The Malaysian leadership on Wednesday rallied to keep the nation's reputation as moderate and multi-racial following the punishment to an ex-model who could be the first woman to be caned for drinking beer in public.
As the government indicated its intention to revoke the sentence, the woman in the eye of a global storm, Kartika Sari Dewi Shukarno, on Tuesday moved a court to stall being accused of running away from punishment.
She refused to file an appeal and said that if the authorities wanted to revoke the punishment, they should do so openly.
"I will not appeal. Carry out the punishment. Don't waste my time," she told media on Tuesday.
Women, Family and Community Development Minister Shahrizat Abdul Jalil said the chief judge of a state Syariah appeals court had ordered the sentence to be deferred pending the review.
"The overriding view was that the sentence meted out was too harsh and is not commensurate with the offence," she said.
"We are equally concerned not only for Kartika Sari, but also for the fact that this one particular case could have damaged the image of Malaysia in its fair and just implementation of the Syariah law."
As his government deferred carrying out the punishment during the holy month of Ramadan, Prime Minister Najib Tun Razak said Kartika had avenues for appeal that the authorities could consider.
Malaysia's elder statesman and former prime minister Mahathir Mohamad said the punishment to Kartika of a fine and six strokes of rotan "might be too harsh".
"Is not Islam merciful to first-time offenders?" Mahathir asked, adding that fairness and consideration were the main tenets in Islam.
"We will be celebrating our independence this year by flogging a Muslim woman for drinking beer under Syariah law," he said on his blog.
The Malaysian Bar Council reiterated its stand against whipping and called on the authorities to overturn the sentence.
"Our position echoes international human rights norms that condemn whipping and other forms of corporal punishment as cruel, inhuman or degrading and call for its abolition," Bar Council president Ragunath Kesavan said in a statement on Monday.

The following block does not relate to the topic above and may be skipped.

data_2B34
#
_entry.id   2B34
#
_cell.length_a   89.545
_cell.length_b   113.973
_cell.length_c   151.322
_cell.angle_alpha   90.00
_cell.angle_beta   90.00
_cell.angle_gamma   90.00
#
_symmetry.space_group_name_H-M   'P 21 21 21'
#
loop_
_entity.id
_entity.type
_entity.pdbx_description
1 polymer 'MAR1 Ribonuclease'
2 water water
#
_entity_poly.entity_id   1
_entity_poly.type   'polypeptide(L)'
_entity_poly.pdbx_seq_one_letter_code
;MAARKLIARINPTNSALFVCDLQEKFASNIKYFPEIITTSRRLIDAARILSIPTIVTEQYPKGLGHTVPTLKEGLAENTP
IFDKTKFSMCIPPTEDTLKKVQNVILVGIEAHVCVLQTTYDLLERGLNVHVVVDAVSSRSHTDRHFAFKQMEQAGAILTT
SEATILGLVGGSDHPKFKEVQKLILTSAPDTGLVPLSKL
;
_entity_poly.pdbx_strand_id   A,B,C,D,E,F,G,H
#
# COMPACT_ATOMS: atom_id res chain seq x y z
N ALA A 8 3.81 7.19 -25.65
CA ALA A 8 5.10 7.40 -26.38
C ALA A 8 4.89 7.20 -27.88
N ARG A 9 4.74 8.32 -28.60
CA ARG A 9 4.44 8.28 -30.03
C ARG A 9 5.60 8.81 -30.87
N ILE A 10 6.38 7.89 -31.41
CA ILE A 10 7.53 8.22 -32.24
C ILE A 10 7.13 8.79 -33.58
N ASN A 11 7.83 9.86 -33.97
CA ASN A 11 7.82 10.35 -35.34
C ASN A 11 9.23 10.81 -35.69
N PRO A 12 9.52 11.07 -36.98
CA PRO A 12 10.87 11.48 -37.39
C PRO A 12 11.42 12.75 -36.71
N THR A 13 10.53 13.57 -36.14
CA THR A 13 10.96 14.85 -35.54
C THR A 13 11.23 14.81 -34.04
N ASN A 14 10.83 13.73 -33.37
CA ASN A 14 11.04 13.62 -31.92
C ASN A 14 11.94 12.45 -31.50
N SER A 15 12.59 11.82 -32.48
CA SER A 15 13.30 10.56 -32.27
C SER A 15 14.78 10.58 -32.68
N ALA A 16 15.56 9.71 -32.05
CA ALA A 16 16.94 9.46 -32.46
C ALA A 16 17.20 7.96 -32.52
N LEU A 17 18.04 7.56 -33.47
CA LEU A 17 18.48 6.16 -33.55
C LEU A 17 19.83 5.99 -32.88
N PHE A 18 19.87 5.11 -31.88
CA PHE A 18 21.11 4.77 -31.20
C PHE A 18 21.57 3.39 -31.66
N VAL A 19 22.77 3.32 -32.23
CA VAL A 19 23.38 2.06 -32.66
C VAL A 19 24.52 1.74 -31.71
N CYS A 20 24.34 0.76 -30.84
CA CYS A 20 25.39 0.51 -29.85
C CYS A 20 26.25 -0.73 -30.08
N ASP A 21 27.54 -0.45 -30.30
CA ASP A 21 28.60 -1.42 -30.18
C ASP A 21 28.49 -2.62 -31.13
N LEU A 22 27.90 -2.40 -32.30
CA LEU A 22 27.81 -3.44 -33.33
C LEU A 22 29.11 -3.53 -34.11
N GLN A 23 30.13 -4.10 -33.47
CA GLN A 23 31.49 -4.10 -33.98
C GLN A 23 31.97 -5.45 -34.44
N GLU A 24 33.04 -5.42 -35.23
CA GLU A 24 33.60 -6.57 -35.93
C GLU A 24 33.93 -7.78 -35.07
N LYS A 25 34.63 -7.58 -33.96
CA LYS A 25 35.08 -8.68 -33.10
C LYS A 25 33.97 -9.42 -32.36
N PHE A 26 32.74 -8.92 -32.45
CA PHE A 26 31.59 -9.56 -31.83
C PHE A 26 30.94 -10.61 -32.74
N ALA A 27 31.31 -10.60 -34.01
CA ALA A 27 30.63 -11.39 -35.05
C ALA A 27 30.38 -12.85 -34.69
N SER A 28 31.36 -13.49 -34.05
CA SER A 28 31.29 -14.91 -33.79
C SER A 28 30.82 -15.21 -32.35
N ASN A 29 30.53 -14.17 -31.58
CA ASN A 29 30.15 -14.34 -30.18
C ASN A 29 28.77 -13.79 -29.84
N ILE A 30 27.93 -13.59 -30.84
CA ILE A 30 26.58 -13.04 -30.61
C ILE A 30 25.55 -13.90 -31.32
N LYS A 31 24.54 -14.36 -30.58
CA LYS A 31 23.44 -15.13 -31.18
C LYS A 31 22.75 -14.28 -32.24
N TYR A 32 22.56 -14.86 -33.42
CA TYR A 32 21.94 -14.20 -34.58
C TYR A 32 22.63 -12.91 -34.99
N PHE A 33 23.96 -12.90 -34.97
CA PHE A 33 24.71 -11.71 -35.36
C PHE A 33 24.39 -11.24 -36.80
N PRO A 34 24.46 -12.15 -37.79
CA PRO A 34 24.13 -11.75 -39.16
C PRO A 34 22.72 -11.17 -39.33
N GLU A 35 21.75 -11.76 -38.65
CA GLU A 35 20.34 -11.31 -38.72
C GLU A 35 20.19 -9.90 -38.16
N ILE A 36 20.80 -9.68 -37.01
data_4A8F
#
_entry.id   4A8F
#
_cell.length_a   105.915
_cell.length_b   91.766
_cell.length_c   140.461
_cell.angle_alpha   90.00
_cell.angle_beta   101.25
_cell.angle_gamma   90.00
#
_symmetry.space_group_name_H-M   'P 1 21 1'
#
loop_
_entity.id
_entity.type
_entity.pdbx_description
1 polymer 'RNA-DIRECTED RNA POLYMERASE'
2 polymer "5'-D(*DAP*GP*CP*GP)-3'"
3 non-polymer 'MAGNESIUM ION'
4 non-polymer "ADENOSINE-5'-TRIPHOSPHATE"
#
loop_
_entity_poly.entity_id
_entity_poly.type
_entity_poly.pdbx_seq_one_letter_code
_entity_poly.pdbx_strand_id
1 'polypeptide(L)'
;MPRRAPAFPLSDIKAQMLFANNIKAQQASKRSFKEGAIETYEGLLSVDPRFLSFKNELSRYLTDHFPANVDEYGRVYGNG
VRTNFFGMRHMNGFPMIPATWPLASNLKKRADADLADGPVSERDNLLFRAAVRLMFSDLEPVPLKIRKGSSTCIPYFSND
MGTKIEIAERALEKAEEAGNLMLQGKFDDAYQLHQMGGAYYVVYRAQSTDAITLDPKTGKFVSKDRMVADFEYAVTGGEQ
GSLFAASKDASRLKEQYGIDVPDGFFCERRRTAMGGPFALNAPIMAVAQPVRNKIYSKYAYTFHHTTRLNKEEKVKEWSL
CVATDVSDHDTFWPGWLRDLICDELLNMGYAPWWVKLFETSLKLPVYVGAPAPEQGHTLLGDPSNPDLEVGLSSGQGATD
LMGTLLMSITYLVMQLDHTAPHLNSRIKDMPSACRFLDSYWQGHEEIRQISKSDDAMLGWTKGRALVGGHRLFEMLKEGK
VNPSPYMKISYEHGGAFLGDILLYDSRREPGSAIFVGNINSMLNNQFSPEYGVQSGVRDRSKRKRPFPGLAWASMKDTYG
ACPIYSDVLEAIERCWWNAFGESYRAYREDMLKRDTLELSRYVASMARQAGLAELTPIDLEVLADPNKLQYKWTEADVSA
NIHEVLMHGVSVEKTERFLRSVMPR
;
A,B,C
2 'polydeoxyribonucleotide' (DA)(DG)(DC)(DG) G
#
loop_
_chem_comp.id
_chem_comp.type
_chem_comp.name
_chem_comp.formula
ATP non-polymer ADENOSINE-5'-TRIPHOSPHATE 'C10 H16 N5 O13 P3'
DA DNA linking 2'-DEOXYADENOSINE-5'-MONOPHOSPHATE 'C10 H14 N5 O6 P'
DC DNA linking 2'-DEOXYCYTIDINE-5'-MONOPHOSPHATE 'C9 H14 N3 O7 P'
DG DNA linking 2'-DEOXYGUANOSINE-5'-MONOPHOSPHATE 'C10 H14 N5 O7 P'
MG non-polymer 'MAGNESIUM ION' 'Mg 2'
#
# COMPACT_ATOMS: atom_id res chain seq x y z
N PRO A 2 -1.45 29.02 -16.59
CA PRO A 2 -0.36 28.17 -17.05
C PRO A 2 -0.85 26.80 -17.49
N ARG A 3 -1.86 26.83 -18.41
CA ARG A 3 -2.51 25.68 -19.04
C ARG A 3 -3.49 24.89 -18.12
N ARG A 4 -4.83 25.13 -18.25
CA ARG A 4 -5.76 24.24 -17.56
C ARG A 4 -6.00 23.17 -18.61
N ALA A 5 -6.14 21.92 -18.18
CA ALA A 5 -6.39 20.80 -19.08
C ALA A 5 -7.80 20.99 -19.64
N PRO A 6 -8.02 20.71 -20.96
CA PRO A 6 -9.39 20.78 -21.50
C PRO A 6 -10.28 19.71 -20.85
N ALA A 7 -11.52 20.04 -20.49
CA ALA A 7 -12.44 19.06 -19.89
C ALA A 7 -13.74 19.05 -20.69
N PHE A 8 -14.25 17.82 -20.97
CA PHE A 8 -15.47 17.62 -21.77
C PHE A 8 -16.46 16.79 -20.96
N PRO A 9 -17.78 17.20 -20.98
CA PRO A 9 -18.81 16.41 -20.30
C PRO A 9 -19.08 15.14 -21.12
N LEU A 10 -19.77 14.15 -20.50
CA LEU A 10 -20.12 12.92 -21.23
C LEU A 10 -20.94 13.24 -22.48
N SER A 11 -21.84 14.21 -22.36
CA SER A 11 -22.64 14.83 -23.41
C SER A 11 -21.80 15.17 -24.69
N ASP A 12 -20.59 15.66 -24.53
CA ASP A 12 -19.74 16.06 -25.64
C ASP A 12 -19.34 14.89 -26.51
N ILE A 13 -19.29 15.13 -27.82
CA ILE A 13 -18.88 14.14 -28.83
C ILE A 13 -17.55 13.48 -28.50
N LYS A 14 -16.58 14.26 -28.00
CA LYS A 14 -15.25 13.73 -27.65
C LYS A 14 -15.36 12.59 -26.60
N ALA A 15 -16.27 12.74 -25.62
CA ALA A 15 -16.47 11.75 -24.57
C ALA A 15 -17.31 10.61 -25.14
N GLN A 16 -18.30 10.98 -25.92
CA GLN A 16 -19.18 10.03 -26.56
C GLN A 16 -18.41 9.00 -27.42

There was evidence that whipping has failed as a deterrent sentence, The Star quoted him as saying.
Kesavan, a prominent ethnic Indian lawyer, urged the government to reject whipping as a form of sentencing for any offence and to abolish it altogether.
He said Malaysian civil law prohibited the whipping of women, children and men of certain ages and those with certain health conditions.
However, a leader of the Malaysian Pan-Islamic Party (PAS), a constituent of the opposition alliance Pakatan Rakyat that rules in five states, took a contrary view.
PAS Youth chief Nasruddin Hassan said the whipping should be carried out as requested by Kartika and her family members.
He added that any legal complication that could arise from the punishment should have been analysed earlier and the issue had exposed the weaknesses of the Syariah system.
Prime Minister Najib Razak earlier on Tuesday urged Kartika to appeal the sentence, which has generated unwelcome headlines and jeopardised Malaysia's image as a moderate Muslim-majority nation.
Razak said on Monday that corporal punishment should be the last resort in the enforcement of Syariah laws against women.
"Islam is a religion of compassion and mercy. It is not about corporal punishment. That is the last resort.
"That's how it should be practised. We must not go overboard," he said at the national Women's Day celebration at the Kuala Lumpur Convention Centre.
On July 20, the Pahang Syariah High Court had fined Kartika and ordered her to be given six strokes of the cane after she pleaded guilty to drinking beer at a hotel in Cherating last year.